Penguin’s First Ever Ethnicity Pay Gap Report: The Breakdown
As the biggest publishing house worldwide, Penguin Random House employs over 2,000 people in the UK, and with diversity at the forefront of everyone’s minds this year, we were intrigued to read Penguin’s first Ethnicity Pay Gap Report. In its open letter to the industry the Black Writers’ Guild demanded data on Black employees and this is the industry’s first step in improving transparency and racial diversity within its ranks. Here we’re going to break down the data for you, but if you would like to read the full report, you can do so here.
The Ethnicity Pay Gap Explained
As the report explained,
“The ethnicity pay gap is the percentage difference in hourly pay and bonus pay between all Black, Asian and minority ethnic colleagues working in our organisation when compared with white colleagues, calculated in terms of the mean and median.”
Penguin used the same methodology set out by the Government Equalities Office for gender pay gap reporting as there is no official guidance in place at the moment when calculating ethnicity pay gaps.
In order to calculate an overall ethnicity pay gap, Penguin grouped together all colleagues that identify as Black, Asian and minority ethnic and made a comparison with the colleagues that identify as white. This poses a number of challenges as well as the fact that the data used in this report is only based on the 56.9% of employees who voluntarily disclosed their ethnicity. This not only limits the accuracy of the report but poses problems in the future: if more employees were to voluntarily disclose their information this could skew the data significantly. This, however, is arguably necessary to provide a more holistic reflection of the ethnicity pay gap within their organisation.
The bonus pay gap which is discussed is “based on total variable pay over the previous 12 months, representing cash bonus paid,” plus any extra proceeds.
The ethnicity pay gap is “based on an hourly pay rate for each relevant employee, reflecting base salary and certain allowances.” The ethnicity pay gap is calculated in terms of the mean and the median as shown in the image below:
Our Ethnicity Pay Gap Data
The hourly pay gap is shown in the image below:
The bonus pay gap is shown in the image below:
From the total number of employees that have disclosed their ethnicity, 86.7% are white and 13.3% are Black, Asian, or minority ethnic individuals. The diagram below shows the distribution of Black, Asian, or minority ethnic employees in different job levels.
The pay gap exists because most Black, Asian, or minority ethnic employees are in entry level or early career roles. This causes the medium and mean of the hourly pay of white employees to be higher than Black, Asian, or minority ethnic employees. Likewise, for the bonus pay gap, there are more white employees in higher positions who would receive more bonus pay because of their higher salaries. It is important to note that Penguin has no Black, Asian, or minority ethnic individuals in leadership positions. Penguin wants to address this lack of representation through recruitment, progression and retention of Black, Asian, or minority ethnic individuals.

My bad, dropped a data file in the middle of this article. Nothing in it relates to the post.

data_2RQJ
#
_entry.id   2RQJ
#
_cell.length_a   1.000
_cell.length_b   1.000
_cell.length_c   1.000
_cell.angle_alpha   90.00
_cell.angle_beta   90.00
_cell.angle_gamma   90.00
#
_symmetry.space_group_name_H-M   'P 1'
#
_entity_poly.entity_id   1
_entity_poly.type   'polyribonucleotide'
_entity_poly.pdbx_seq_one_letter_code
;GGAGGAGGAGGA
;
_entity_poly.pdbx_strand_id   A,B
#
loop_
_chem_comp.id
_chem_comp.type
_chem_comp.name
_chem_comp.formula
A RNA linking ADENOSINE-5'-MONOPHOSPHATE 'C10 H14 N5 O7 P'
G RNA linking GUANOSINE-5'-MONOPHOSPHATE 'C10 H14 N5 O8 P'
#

The report has also published the hourly and bonus pay gap between different ethnicities.
The large percentage pay gap difference between Asian/Asian British and Black/Black British is because Asian/Asian British employees hold more middle to senior positions in the company, while the majority of Black/Black British employees hold entry level to mid-level roles. In acknowledging their need to improve representation in senior positions, Penguin aims to prioritise their Black employees in their inclusivity action plan.
Addressing Our Ethnicity Pay Gap
As is continuously stated throughout the report, the main contributor to the staggering ethnicity pay gap is the lack of Black, Asian, or minority ethnic employees in senior leadership and upper quartile roles. While remedying this absence remains their key priority, Penguin is also aiming to recruit a workforce that is reflective of the different ethnicities in UK society by 2023. One example of how this will be achieved is through a new senior editorial positive action traineeship that will open to Black, Asian, or minority ethnic people at Commissioning Editor level in 2021. Furthermore, all interview shortlists will include at least one under-represented candidate. While every department has developed their own Inclusivity Action Plan, an especially commendable move is that from the new year every colleague will have an annual personal objective related to inclusivity. It is important to keep in mind that the results of the report are based on the responses of 57% of Penguin’s Black, Asian, or minority ethnic employees and that, consequently, the actual ethnicity pay gap may be even bigger. When the next report comes around, we can only hope that these measures will have both increased Black, Asian, or minority ethnic pay transparency and reduced racism to produce more accurate, and equitable, results.